Wonder which of these characters you are? You can take the quiz to find out.
Description: Tall with dark hair, kept real short. Before the mass extinction he would have been heavyset, but he has lost much of the weight both due to low food supplies early one, and the hard work he has put into constructing a city-state.
Bio: Before the world changed, Liam was married with a child on the way. He lived in the old city just outside of Lagoon Hills. He was a well respected physical security expert and has vast amounts of knowledge on “hardening” buildings against physical security threats such as terrorists, thieves, vandals, and corporate saboteurs. He was a fan of survival shows on TV, though was never a survivalist. A quiet person, he kept few friends. Though once you get to know him he is very loyal to those he keeps close to him.
After the world changed, Liam struggled to cope and was contemplating suicide when Talya found him. Though Liam barely knew Talya he went with her in search for a place to live and the two quickly became close. Liam and Talya discovered a group of survivors and together they founded Lagoon Hills. The people wanted to make him their governor, but Liam didn’t want to be a leader. They pressured him into taking some leadership role so he suggested a Council of Leaders, in which he is part of a five person leadership role. His job is to keep the militia maintained and the people safe.
Height: 5’10” (5’11” if you ask the people he commands).
Hair: Light Brown
Description: Considered tall for a woman, and very fit.
Bio: Before things turned upside down Talya was in the armed forces. She has intentionally kept her reason for departing secret and most don’t bother to ask. She has no family anywhere nearby, if they are even still alive. She has dated several men in her time, but nothing serious ever came from any of them. She has an advanced knowledge of defensive tactics, weapons, and tactics. Many would have seen her as the life of a party, very popular and having many friends. But the truth was, she has few true friends and recognized this. She is an avid runner and ans a result has stayed very fit.
After the world went south, Talya went searching for people she knew. She found Liam and took it upon herself to care for him in his distraught state. She is Liam’s right hand and most trusted adviser. Though technically his second in command, they tend to command the militia together.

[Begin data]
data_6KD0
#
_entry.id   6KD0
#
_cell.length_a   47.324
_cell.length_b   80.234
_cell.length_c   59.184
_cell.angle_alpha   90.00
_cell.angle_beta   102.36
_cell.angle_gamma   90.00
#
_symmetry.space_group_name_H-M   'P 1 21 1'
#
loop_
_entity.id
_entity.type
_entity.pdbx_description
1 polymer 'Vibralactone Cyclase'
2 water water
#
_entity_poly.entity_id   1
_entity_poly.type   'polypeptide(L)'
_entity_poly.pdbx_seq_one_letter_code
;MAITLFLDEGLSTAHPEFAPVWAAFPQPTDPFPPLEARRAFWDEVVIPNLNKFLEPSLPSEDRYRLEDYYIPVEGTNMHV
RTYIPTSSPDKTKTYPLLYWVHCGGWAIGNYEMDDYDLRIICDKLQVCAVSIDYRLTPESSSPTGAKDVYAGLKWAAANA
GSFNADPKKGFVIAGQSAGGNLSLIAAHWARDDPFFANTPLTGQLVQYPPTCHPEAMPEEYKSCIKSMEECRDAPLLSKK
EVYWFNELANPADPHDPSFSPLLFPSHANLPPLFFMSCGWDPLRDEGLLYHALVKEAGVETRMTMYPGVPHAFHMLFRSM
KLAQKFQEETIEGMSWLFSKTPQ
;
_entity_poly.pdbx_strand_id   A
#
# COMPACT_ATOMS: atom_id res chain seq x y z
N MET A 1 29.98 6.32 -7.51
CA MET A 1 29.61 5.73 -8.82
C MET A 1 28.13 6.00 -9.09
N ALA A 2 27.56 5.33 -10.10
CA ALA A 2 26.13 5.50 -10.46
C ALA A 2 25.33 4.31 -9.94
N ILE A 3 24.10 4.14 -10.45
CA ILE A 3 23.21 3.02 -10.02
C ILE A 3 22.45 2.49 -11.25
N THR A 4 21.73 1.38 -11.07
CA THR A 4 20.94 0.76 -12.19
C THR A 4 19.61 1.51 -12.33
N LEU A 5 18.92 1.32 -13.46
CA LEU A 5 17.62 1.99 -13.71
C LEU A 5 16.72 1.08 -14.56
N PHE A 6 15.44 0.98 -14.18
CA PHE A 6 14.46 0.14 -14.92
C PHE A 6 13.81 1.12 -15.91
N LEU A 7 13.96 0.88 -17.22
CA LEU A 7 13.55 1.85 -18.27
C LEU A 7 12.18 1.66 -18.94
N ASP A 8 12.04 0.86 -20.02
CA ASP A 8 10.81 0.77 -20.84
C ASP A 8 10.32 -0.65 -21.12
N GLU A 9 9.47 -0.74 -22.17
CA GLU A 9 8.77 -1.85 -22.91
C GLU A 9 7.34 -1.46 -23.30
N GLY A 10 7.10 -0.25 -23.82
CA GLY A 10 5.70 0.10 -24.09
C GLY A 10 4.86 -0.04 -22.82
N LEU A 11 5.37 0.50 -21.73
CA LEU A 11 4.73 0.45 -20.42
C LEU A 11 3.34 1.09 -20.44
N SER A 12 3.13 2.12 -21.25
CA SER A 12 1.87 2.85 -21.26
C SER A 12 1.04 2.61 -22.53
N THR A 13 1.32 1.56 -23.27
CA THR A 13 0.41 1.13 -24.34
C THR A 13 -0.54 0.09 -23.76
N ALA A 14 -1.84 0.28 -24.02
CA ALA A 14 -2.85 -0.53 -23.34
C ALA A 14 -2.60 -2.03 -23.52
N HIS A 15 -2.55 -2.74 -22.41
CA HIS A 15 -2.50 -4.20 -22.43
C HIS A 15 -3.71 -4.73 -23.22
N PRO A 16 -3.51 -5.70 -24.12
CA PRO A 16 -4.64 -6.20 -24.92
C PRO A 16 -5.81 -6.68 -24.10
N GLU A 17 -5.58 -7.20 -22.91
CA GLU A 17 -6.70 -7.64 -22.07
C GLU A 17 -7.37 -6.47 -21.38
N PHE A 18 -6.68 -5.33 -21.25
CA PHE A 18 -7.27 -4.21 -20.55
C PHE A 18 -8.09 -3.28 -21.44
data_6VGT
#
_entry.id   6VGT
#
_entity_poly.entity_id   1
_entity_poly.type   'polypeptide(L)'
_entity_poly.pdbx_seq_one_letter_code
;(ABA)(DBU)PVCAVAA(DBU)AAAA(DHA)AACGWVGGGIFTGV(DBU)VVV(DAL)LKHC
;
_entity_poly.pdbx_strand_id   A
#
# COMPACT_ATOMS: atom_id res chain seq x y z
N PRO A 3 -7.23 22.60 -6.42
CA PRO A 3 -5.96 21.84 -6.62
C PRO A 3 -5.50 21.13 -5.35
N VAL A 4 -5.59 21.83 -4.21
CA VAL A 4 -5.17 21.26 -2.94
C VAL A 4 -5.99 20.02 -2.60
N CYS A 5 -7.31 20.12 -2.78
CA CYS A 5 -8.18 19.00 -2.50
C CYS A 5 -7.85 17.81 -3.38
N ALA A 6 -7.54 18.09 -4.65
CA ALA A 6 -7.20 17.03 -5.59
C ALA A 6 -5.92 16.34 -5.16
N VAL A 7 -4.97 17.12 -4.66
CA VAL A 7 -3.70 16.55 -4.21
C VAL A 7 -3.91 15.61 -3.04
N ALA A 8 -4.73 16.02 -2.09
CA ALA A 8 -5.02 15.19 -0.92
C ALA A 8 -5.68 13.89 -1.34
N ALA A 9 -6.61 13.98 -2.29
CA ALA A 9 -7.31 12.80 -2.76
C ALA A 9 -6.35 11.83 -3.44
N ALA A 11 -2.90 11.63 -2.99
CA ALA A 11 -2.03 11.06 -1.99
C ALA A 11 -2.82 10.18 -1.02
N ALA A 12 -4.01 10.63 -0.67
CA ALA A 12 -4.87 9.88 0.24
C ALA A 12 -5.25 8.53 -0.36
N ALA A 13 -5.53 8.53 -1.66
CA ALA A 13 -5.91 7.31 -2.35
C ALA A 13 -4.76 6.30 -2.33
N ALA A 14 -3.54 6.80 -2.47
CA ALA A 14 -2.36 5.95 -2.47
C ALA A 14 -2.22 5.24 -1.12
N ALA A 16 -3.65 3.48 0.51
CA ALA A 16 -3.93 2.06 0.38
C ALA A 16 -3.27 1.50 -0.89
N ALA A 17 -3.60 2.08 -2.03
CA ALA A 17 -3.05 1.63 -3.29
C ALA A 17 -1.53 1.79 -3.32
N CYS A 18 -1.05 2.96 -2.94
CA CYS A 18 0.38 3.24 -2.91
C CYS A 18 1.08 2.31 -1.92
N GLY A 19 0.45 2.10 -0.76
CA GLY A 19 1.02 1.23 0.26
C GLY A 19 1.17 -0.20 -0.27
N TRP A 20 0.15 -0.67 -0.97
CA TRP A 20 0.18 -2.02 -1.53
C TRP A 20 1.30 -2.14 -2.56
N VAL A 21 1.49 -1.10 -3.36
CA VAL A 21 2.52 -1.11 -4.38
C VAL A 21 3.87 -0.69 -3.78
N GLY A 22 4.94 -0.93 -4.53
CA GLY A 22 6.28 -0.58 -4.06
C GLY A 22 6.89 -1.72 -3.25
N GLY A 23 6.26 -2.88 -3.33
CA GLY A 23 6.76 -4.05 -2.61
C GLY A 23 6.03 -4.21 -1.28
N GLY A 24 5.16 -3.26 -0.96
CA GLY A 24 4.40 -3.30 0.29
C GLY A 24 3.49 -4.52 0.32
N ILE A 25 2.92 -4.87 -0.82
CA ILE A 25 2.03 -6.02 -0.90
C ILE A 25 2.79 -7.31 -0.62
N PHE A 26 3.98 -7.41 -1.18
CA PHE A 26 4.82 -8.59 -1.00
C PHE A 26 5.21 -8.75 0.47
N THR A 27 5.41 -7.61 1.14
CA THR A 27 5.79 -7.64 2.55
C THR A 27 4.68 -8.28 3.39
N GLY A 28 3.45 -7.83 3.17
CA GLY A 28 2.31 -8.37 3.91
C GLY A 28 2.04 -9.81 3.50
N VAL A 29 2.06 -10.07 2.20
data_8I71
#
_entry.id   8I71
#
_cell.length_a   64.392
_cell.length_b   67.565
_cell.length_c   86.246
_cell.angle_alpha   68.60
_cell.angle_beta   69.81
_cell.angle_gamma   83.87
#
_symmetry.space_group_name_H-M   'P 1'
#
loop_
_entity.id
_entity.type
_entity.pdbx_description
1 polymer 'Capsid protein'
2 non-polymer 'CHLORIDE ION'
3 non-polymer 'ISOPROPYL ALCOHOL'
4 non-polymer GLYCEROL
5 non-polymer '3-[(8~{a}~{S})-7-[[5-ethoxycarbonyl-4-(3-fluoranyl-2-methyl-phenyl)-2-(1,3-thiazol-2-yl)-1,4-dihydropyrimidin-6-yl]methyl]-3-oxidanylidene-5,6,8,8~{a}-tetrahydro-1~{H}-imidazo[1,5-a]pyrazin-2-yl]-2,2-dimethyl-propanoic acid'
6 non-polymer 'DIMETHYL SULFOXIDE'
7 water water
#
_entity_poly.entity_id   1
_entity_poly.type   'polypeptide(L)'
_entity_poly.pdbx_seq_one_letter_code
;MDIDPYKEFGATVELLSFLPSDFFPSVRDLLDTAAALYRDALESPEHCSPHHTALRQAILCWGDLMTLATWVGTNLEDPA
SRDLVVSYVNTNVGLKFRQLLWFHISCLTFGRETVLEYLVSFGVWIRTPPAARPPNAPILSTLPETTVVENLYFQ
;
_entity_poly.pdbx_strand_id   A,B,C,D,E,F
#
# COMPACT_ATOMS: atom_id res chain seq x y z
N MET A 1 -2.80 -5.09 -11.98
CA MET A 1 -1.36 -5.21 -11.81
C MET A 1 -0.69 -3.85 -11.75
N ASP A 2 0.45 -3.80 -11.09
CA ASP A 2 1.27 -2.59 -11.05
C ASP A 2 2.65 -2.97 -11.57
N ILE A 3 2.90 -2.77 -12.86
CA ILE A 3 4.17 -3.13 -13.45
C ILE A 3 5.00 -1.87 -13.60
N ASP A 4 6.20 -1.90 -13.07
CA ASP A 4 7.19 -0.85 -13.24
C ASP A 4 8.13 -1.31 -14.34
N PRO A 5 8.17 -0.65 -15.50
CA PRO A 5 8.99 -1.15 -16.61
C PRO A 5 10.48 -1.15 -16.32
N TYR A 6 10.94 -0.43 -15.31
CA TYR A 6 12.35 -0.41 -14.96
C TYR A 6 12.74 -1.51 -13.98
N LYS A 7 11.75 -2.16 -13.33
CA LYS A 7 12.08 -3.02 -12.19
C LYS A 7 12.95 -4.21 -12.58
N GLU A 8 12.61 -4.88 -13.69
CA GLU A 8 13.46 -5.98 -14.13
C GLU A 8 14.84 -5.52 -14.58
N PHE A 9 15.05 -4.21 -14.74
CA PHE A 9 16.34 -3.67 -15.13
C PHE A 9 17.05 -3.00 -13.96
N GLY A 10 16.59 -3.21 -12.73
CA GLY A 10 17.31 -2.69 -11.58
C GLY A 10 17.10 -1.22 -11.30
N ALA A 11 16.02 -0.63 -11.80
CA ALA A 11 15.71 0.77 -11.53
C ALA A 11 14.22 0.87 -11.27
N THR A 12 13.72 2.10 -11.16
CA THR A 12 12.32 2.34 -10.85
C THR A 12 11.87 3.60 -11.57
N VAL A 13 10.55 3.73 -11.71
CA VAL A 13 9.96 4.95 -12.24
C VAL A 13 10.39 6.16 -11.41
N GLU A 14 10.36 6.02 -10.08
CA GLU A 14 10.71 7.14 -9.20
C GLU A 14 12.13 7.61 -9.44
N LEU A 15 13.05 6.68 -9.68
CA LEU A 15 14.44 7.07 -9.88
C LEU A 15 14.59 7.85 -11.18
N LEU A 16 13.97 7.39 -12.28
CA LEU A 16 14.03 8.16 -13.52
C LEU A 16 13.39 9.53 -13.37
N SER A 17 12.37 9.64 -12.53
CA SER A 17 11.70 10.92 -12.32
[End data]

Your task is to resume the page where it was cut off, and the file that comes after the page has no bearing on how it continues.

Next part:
Description: Short, thin, and has a plain look.
Bio: Before the end of the world, Rachel was an Army wife. He husband was deployed and when the government collapsed they didn’t fly him home. He was left behind with the rest of the troops to fend for himself. She studied to be a Teacher in school, but was never employed as one. Rachel was once a rather shy person, and may still be, but the Army life has forced her to come out of her shell to make friends. She lived on base housing, so she was the last to be exposed to the effects of the rest of the world’s suffering.
The military was one of the last things to collapse in the government, and when it finally did most of the world had long since though the government was dead. Rachel was given a choice. Stay where she was and continue on with life the best she could, or take a ration of gas and go where she wanted. Rachel chose to head south to her hometown. Though she knew most every one was dead, she had head rumor of one particular person she once knew. Liam Fisher, her one time high school sweetheart, so she set out to find him.
So often, when I write stories, I stay pretty ambiguous about where the locations are. With Dissolution of Peace, space was a vast enough location that specifics were rarely needed on specific earthly locations. With Volition Agent, I tried to keep the cities generic because I wanted the story to feel like it could have taken place anywhere. But I did touch base on a few cities to give a general location.